3.
Korean J Intern Med ; 2022 Mar 11.
Article in English | MEDLINE | ID: covidwho-1737118
4.
EuropePMC; 2020.
Preprint in English | EuropePMC | ID: ppcovidwho-312933

ABSTRACT

Background: Corticosteroids use in coronavirus disease 2019 (COVID-19) is controversial, especially in mild to severe patients who do not require invasive/noninvasive ventilation. Moreover, many factors remain unclear regarding the appropriate use of corticosteroids for COVID-19. In this context, this multicenter, retrospective, propensity score–matched study was launched to evaluate the efficacy of systemic corticosteroid administration for hospitalized patients with COVID-19 ranging in the degree of severity from mild to critically-ill disease. Methods: : This multicenter, retrospective study enrolled consecutive hospitalized COVID-19 patients diagnosed January–April 2020 across 30 institutions in Japan. Clinical outcomes were compared for COVID-19 patients who received or did not receive corticosteroids, after adjusting for propensity scores. The primary endpoint was the odds ratio (OR) for improvement on a 7-point ordinal score on Day 15. Results: : Of 1092 COVID-19 patients analyzed, 118 patients were assigned to either the corticosteroid and non-corticosteroid group, after propensity score matching. At baseline, most patients did not require invasive/noninvasive ventilation (85.6% corticosteroid group vs. 89.8% non-corticosteroid group). The odds of improvement in a 7-point ordinal score on Day 15 was significantly lower for the corticosteroid versus non-corticosteroid group (OR, 0.611;95% confidence interval [CI], 0.388–0.962;p = 0.034). The time to improvement in radiological findings was significantly shorter in the corticosteroid versus non-corticosteroid group (hazard ratio [HR], 1.758;95% CI, 1.323–2.337;p < 0.001), regardless of baseline clinical status. The duration of invasive mechanical ventilation was shorter in corticosteroid versus non-corticosteroid group (HR, 1.466;95% CI, 0.841–2.554;p = 0.177). Of the 106 patients who received methylprednisolone, the duration of invasive mechanical ventilation was significantly shorter in the pulse/semi-pulse versus standard dose group (HR, 2.831;95% CI, 1.347–5.950;p = 0.006). Conclusions: : Corticosteroids for hospitalized patients with COVID-19 did not improve clinical status on Day 15, but reduced the time to improvement in radiological findings for all patients regardless of disease severity and also reduced the duration of invasive mechanical ventilation in patients who required intubation. Trial registration : This study was registered in the University hospital Medical Information Network Clinical Trials Registry on April 21, 2020 (ID: UMIN000040211).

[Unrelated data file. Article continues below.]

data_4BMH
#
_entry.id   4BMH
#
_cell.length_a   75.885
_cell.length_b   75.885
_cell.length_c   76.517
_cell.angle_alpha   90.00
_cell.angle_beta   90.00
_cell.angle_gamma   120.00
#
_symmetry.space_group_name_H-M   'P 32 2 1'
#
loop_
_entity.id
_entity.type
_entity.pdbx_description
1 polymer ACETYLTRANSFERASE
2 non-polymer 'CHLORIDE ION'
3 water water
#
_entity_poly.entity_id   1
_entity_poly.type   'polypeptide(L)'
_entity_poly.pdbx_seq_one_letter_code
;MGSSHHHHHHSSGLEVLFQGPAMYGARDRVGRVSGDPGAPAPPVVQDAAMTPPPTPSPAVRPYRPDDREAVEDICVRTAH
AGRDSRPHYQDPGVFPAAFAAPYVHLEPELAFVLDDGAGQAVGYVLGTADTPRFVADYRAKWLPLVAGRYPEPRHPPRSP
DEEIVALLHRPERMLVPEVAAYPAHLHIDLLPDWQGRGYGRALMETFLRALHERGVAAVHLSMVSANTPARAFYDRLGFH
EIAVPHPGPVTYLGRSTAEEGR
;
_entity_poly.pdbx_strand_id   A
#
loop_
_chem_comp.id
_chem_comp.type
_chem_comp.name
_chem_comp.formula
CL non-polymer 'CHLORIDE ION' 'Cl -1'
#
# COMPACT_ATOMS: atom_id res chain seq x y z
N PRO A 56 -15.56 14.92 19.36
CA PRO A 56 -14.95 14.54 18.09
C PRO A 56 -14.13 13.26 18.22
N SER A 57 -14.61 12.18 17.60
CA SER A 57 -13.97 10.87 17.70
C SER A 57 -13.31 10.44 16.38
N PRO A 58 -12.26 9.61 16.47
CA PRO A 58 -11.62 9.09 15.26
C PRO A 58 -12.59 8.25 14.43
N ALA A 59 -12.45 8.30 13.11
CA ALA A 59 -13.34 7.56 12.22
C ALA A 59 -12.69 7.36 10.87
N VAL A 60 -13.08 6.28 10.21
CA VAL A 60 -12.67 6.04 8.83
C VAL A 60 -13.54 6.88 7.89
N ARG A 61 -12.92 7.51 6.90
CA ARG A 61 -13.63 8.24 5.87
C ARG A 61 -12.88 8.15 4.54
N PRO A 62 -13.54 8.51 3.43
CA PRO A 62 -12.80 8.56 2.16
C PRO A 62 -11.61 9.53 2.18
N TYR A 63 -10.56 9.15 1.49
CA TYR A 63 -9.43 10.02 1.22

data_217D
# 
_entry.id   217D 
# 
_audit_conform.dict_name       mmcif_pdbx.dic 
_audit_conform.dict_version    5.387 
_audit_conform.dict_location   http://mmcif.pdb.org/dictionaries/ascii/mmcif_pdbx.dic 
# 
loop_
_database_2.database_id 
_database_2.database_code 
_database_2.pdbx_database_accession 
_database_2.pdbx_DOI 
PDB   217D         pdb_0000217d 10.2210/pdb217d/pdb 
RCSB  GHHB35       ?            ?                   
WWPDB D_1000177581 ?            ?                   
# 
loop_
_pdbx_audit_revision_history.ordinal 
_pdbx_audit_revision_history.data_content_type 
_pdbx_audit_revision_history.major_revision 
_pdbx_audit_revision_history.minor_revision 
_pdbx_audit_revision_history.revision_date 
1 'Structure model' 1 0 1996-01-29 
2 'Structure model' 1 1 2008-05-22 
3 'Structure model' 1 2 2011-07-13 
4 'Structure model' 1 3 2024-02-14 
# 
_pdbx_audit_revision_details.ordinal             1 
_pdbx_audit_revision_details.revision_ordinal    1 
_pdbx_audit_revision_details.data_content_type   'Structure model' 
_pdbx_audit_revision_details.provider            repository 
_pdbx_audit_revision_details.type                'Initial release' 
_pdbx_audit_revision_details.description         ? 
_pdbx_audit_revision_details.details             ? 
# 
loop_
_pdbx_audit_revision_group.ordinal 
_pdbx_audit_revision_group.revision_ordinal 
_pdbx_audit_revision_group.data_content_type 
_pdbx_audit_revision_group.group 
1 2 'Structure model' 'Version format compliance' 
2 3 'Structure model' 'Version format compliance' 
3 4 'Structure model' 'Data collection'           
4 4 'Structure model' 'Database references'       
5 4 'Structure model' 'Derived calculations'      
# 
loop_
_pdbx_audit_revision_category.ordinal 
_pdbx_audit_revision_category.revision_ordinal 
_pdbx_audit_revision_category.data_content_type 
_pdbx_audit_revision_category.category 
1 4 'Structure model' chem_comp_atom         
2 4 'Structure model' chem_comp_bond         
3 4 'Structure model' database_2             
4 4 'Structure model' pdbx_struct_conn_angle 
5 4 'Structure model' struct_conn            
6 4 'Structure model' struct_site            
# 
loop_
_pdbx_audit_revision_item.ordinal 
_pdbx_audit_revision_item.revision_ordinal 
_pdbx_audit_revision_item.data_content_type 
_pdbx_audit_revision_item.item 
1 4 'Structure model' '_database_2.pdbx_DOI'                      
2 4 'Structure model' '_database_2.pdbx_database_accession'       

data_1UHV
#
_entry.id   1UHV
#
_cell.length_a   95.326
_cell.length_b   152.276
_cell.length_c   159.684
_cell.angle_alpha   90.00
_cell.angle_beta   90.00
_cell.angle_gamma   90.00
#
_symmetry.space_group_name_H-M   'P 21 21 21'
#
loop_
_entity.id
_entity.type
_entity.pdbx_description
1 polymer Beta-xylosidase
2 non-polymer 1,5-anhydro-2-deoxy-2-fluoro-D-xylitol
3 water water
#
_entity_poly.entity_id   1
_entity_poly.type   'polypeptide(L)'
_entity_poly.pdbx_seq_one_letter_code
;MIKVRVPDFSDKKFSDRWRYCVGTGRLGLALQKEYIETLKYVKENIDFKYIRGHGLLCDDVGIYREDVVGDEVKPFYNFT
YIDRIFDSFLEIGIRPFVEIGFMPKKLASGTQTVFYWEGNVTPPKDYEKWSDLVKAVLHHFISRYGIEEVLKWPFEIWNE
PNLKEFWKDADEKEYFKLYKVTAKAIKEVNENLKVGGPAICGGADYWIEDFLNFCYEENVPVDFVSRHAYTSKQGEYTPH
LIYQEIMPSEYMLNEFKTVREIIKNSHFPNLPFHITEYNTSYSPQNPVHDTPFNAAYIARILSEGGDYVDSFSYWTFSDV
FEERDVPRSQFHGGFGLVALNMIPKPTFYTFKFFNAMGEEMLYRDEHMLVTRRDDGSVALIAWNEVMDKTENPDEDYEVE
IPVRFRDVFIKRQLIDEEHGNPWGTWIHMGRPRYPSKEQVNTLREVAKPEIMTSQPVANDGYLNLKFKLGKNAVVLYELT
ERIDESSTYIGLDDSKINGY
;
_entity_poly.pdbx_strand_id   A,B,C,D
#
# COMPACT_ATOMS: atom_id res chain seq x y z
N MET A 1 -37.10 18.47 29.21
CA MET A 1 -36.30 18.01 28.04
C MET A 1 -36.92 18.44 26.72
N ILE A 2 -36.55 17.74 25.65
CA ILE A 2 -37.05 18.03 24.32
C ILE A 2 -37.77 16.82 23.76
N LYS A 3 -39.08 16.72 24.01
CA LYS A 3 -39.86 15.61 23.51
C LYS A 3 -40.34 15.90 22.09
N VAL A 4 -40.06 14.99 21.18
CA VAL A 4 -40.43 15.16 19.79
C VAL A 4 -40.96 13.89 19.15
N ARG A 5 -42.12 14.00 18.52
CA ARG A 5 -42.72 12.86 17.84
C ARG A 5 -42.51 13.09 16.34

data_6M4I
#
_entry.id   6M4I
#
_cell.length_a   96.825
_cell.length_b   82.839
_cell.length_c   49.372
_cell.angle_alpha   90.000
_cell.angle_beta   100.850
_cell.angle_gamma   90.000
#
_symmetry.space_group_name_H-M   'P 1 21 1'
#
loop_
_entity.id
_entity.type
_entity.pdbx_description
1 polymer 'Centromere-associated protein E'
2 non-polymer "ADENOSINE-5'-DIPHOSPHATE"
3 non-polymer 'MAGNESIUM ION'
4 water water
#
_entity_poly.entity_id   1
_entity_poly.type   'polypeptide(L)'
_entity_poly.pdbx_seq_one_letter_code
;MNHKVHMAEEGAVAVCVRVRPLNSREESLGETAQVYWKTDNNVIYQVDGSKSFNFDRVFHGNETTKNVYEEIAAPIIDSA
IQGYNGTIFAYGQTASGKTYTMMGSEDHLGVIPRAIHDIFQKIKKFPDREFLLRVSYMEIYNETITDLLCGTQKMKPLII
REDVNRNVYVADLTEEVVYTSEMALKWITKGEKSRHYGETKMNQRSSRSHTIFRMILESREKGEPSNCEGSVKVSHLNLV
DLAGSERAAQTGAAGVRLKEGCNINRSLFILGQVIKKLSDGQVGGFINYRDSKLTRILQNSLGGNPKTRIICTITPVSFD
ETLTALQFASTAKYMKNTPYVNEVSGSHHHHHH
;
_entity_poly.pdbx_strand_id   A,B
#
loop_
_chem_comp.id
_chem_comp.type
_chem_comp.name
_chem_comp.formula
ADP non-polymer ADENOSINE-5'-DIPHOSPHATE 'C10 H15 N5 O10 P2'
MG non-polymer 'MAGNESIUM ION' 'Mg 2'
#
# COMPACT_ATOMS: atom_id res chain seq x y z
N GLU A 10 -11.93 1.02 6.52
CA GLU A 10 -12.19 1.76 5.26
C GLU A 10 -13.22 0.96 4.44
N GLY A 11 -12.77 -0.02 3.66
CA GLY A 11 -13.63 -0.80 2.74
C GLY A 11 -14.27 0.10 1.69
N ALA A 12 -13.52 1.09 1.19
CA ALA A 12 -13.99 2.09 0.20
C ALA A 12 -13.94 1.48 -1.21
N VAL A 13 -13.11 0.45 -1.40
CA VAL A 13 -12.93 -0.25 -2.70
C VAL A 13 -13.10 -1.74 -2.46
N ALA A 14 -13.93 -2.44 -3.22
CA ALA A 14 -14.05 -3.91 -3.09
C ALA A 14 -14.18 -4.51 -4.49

5.
EuropePMC; 2020.
Preprint in English | EuropePMC | ID: ppcovidwho-314230

ABSTRACT